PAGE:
But when I got home I couldn’t seem to get the comments out of my mind. It took me back to a dark place in high school where I was constantly criticized and belittled for my appearance. When I was around 14 or so I had some kind of skin issue where the lymph nodes in my face wouldn’t drain properly and left me looking bloated and chubby and people were really horrible to me about it. That, coupled with my feminine presentation at the time led people to call me various homophobic and transphobic slurs and it got so bad that I didn’t even bother going to school for a long period. It didn’t help at the time that I was going through a period of believing I was trans (which turned out to actually me being gender queer.) After that trauma I then went through a phase of doing a 180, changing my appearance completely in order to present more masculine. The comments started to stop but then it just started to make me feel I was being inauthentic to myself.

    Anyway, I already felt embarrassed about the whole situation at work but I decided to ask the people around me what they thought about the kids comments and if I was right to feel the way I did. The overall response was along the lines of ‘You are an adult, and a teacher. It’s unprofessional to let those type of comments get to you.’ Which is true to some extent.. but the it left me feeling embarrassed and regretting I even brought it up with them. I do have a very thin skin due to the severe bullying I went through and I know I need to get a grip in some regard.. it’s just really hard not to be triggered by comments like that, child or not.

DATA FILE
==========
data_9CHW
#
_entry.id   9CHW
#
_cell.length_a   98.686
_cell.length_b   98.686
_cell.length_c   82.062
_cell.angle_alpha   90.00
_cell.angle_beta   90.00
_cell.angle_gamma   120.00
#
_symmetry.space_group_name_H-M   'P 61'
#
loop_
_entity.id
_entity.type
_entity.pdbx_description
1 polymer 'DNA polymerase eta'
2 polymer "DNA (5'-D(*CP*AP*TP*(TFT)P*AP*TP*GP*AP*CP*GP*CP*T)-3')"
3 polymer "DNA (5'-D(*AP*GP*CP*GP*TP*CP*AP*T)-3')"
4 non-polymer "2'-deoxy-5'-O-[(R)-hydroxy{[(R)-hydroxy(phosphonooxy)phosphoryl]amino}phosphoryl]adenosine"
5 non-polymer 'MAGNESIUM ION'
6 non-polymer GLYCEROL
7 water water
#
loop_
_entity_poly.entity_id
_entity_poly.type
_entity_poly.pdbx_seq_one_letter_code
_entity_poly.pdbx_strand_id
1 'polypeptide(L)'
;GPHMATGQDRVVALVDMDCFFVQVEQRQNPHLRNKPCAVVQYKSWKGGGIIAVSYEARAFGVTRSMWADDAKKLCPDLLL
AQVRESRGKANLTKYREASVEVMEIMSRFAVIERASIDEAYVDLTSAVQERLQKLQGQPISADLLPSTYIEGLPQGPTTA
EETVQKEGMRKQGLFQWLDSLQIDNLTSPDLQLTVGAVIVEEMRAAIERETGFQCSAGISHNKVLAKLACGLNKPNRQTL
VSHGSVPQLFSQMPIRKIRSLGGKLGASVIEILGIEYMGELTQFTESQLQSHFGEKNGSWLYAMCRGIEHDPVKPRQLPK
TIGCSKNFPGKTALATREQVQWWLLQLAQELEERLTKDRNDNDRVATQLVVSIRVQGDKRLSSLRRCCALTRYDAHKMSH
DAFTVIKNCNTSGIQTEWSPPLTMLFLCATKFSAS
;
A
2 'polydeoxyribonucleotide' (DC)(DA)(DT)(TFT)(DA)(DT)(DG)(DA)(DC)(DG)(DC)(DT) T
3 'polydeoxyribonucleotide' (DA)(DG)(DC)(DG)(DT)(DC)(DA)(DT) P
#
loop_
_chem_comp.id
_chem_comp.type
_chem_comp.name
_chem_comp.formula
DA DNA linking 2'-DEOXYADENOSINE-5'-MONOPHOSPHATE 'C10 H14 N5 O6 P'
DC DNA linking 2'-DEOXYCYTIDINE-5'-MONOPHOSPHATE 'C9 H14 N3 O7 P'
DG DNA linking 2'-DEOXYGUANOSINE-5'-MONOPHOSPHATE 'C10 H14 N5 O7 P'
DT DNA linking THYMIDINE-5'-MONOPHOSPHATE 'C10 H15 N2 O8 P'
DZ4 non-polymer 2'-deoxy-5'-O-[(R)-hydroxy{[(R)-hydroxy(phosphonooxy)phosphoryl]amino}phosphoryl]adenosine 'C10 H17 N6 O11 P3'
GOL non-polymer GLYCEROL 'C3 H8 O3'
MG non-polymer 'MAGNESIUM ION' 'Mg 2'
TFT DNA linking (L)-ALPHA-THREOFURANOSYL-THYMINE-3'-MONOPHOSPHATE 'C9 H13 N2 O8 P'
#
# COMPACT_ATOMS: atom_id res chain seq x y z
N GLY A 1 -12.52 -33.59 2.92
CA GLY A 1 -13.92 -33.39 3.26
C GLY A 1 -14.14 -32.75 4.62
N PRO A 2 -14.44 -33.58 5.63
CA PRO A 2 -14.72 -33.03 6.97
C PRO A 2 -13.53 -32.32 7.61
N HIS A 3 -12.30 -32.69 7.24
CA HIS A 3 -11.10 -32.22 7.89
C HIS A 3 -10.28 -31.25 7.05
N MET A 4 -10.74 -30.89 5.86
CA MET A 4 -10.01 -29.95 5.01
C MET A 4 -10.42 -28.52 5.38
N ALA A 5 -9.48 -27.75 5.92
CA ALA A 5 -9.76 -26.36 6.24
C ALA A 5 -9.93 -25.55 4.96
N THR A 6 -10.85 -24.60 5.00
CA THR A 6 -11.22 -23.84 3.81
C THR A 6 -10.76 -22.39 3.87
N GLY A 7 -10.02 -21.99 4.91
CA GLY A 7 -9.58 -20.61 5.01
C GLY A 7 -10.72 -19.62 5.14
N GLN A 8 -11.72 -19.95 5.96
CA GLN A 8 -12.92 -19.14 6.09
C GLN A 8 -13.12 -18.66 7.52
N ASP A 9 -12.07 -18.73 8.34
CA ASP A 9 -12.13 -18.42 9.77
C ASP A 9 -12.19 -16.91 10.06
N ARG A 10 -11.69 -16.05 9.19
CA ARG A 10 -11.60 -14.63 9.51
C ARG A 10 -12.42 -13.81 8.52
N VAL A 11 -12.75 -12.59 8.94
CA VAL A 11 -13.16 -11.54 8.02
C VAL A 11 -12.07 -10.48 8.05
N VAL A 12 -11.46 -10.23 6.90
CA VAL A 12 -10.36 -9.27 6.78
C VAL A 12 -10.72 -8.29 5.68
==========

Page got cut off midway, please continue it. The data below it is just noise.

Even now when my boyfriend or someone around me gives me an honest compliment I find it so hard to accept. I feel like I’ve finally begun to embrace myself identity wise. But appearance? That’s the more difficult part.

    Any advice?
    Last edited: Jun 14, 2021
  6. This probably won't help much but I just try to remember how much of a construct appearance is. It doesn't always work, but I also think of moments where some people are going nuts over somebody's appearance and then I hear another group of people call that same person ugly and I think, "It's crazy how subjective this shit can be." I feel like perceptions of looks often have more to do with the baggage brought into my the beholder than the beheld. But I do understand how we can internalize negative things that people say to us about our appearance. I know I have. I could sworn I had heard a girl say I look like a rat in middle school and I often still think about it.

    But honestly, I sometimes get so bothered over society's focus on looks that I just want to be a ball of energy instead. But I also know that one can't avoid comparing their looks to that of others. It's feels impossible.
    Last edited: Jun 14, 2021